1. The only question, which was decided by the lower appellate Court and which has been raised before us in this appeal, is whether the mortgage-deed on which the plaintiff has brought his suit is or is not a valid document which would entitle him to sue to recover the debt covered by that document. Both the lower Courts have held that the mortgage bond is an invalid document and is not enforcible, the reason being that the consideration for the document was one which, under the provisions of Section 23 of the Contract Act, must be regarded as unlawful.
2. It appears that the present plaintiff purchased certain properties belonging to the ancestors of the defendants at a sale in execution of a Civil Court decree. Afterwards, there was an arrangement between the plaintiff and the predecessors-in-interest of the defendants by which the plaintiff relinquished his right, under his purchase, to the properties on consideration of receiving from the predecessors-in-interest of the defendants the sum of Rs. 300. That agreement was embodied in a deed of sale, which purported to re-convey the properties purchased by the plaintiffs to the predecessors-in-interest of the defendants. The purchasers appear not to have had the three hundred rupees necessary to be paid to the plaintiff, and, thereupon, Sheikh Sadan, who is said to have been the managing member of the Mahomedan family of which the ancestors of the defendants were members, executed a mortgage-deed in favour of the plaintiff, hypothecating as securities for the payment of the debt of Rs. 300, the properties which had been purchased at the execution sale; and, in 1299, a few years afterwards, a mortgage bond in substitution for the mortgage bond executed by Sadan was executed by five persons whose representatives the defendants are now said to be. The suit has been brought by the plaintiff to recover with interest the money due under the mortgage bond of 1299.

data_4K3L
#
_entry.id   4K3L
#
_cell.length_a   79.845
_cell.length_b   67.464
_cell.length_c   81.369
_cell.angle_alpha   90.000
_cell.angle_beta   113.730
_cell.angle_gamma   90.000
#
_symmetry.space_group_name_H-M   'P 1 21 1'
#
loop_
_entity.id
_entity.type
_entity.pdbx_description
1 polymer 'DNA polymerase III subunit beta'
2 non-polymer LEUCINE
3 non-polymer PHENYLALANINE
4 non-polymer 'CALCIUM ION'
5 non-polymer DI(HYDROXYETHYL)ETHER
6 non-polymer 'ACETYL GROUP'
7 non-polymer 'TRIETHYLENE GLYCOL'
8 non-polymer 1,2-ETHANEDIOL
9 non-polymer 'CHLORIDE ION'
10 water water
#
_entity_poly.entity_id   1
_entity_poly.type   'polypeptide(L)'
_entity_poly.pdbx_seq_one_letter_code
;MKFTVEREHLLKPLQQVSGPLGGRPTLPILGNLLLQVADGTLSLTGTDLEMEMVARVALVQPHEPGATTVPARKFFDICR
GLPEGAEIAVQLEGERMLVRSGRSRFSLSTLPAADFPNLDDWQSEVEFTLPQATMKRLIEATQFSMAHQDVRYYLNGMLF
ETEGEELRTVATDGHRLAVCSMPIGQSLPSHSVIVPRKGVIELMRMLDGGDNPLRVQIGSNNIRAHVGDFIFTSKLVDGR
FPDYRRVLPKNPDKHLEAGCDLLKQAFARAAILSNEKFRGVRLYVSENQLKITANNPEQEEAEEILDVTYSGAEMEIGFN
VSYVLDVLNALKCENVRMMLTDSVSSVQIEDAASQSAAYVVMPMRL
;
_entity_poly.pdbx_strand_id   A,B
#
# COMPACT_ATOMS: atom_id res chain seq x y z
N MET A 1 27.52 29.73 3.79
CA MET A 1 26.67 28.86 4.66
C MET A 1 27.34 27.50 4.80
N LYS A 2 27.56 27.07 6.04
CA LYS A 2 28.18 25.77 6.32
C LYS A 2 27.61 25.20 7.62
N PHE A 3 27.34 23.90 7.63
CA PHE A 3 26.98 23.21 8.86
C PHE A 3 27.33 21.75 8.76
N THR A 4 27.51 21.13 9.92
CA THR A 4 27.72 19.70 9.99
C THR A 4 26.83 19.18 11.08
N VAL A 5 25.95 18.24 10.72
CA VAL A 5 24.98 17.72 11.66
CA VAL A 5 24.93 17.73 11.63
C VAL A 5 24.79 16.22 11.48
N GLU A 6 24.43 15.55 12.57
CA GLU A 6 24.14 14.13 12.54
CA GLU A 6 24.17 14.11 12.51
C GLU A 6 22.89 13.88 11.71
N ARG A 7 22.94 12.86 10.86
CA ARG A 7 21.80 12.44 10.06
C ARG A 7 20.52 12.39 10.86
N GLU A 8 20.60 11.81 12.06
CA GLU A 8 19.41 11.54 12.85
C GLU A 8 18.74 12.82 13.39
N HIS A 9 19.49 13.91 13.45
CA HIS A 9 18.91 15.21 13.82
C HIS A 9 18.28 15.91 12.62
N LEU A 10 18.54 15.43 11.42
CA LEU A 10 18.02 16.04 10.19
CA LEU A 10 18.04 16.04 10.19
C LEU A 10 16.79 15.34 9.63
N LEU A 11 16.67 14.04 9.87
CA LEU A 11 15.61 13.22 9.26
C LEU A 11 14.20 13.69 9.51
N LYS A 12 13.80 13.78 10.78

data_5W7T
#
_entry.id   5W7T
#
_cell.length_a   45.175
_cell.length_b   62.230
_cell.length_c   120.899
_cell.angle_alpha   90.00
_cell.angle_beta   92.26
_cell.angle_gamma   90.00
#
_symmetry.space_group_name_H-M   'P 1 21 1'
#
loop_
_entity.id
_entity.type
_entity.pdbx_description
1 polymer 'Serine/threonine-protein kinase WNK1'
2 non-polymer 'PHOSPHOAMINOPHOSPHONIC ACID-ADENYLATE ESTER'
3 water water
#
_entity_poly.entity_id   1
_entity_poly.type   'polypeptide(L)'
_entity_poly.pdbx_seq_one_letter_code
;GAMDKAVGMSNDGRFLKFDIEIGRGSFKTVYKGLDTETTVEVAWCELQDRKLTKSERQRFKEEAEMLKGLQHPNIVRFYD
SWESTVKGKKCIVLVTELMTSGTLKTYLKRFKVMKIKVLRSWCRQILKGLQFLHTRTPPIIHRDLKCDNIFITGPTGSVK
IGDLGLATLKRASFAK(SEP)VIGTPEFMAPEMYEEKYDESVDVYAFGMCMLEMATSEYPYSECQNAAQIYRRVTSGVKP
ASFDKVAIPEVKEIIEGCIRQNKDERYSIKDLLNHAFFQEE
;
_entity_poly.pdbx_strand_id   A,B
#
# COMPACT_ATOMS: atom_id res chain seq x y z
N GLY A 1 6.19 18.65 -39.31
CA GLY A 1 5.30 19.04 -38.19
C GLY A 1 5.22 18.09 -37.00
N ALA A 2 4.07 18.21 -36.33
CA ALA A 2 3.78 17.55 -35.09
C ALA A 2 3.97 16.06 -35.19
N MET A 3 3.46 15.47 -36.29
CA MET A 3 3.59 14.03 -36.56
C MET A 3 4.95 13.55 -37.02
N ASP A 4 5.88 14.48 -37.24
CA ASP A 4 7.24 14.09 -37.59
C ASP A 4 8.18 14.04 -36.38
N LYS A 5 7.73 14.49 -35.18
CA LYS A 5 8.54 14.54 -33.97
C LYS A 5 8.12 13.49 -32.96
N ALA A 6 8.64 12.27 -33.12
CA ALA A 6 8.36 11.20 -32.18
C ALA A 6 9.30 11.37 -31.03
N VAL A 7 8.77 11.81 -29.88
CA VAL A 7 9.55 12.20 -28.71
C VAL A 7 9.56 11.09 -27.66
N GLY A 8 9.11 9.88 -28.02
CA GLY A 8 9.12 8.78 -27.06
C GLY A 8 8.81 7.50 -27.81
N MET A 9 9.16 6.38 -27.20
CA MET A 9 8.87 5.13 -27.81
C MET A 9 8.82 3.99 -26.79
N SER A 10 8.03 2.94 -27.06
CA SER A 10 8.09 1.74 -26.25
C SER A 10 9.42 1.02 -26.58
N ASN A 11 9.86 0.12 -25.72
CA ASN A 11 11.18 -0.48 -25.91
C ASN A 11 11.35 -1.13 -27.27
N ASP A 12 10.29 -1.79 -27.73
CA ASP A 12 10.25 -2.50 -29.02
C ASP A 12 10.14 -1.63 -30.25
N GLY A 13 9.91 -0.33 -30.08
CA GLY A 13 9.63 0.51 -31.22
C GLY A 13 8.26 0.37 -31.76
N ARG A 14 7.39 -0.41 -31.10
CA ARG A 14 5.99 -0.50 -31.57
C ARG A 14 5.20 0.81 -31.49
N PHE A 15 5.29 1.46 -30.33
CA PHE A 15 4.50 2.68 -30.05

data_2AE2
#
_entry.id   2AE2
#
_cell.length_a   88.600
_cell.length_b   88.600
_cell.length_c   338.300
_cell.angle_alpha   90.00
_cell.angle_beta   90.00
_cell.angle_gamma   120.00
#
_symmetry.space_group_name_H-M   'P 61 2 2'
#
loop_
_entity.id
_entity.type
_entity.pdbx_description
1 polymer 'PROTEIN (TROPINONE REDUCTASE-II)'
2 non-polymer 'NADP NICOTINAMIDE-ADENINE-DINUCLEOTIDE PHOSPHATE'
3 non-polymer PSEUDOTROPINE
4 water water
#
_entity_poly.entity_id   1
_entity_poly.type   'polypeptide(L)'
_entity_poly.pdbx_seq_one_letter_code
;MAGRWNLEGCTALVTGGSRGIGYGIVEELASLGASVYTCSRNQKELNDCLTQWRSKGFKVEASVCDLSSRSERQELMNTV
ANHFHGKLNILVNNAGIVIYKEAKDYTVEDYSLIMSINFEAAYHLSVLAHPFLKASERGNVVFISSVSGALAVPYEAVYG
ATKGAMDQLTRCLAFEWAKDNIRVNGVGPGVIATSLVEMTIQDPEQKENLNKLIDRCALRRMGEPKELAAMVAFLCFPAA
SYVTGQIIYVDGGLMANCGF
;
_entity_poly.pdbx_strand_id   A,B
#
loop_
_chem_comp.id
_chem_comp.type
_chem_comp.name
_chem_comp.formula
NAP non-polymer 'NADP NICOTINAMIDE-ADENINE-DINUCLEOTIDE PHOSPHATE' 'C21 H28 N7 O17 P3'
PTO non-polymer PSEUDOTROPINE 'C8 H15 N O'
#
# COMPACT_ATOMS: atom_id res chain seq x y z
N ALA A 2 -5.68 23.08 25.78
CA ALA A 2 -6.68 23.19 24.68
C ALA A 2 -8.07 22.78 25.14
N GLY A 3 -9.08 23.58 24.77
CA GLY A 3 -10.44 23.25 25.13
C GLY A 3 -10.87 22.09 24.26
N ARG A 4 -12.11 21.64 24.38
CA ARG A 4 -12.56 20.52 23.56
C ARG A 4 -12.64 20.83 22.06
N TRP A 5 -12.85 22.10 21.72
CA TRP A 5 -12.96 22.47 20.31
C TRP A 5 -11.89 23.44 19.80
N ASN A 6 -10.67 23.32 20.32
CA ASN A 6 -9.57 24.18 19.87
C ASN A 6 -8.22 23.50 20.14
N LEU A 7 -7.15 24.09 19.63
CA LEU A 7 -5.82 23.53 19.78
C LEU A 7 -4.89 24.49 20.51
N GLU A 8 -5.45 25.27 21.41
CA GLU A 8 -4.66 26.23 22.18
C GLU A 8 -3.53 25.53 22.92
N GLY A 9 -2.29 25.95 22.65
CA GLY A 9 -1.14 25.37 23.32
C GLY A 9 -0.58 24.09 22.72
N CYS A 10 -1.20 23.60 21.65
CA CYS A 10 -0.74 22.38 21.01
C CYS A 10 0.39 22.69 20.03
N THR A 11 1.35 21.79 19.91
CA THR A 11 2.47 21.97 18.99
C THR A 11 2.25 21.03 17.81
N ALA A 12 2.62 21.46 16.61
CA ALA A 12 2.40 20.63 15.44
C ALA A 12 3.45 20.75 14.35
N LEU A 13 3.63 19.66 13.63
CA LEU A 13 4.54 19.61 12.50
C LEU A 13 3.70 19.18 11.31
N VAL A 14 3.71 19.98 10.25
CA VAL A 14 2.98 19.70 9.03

3. The two mortgage bonds were duly registered, but the document, which purported to reconvey to the predecessors-in-interest of the defendants the properties purchased by the plaintiff, was not a registered document. Both the lower Courts have held that, as the provisions of Section 54 of the Transfer of Property Act require that a transfer of tangible immovable property of the value of Rs. 100 or upwards can be made only by a registered document, the sale was an invalid sale, and the mortgage bonds were executed for a consideration which was unlawful. Section 23 of the Contract Act provides that the consideration or object of an agreement is lawful, unless, inter alia it is of such a nature that, if permitted, it would defeat the provisions of any law. Apparently, the lower Courts have held that, in this case, the consideration was unlawful because it would defeat the provisions of Section 54 of the Transfer of Property Act. We do not think, having regard to the facts of the present case, that this view is correct. Section 2, Clause (d), of the Contract Act provides that when, at the desire of the promisor, the promisee or any other person has done or abstained from doing, or does or abstains from doing, or promises to do or to abstain from doing, something, such act or abstinence or promise is called a consideration for the promise. In the present case, whatever might have been the form of the agreement between the plaintiff as the purchaser at the auction sale and. the predecessor-in-interest of the defendants' the agreement appears to have been, in substance, that the plaintiff would abstain from enforcing his right as purchaser under the execution sale on consideration of the payment to him by the predecessor-in-interest of the defendants of the sum of Rs. 300. We understand that the defendants, on the basis of that agreement, have since been in possession of the property for over twenty years, and that they are not at present prepared to relinquish the advantages which they have obtained under that arrangement. The plaintiff now seeks to recover the consideration which was given for his abstinence from enforcing his right, which consideration was secured by the mortgage bond. In our opinion, there is nothing in the transaction to indicate that the consideration was unlawful or that the mortgage bond was invalid on that account. This case is to a certain extent, similar to that of Hur Kishen Dass Serowgee v. Nibaran Chander Banerjee 6 C.W.N. 27, in which a view similar in principle to that which we now take, was adopted by the learned Judge who decided it. In our opinion, therefore, the main ground on which the lower appellate Court has dismissed the plaintiff's suit cannot be sustained. The Court of first instance has, however, arrived at various other conclusions with reference to the mortgage bond on which it has determined that the bond was otherwise invalid. The lower appellate Court, in disposing of the appeal, has not dealt with any of those points. We think that the appeal should succeed and the case should go back to the lower appellate Court in order that it may be disposed of after the decision of the questions between the parties raised in the Court of first instance in issues Nos. 2 and 3. We, therefore, decree the appeal and direct that the case be sent back to the lower appellate Court in order that it may be dealt with in accordance with the directions given in this judgment. Costs will abide the result.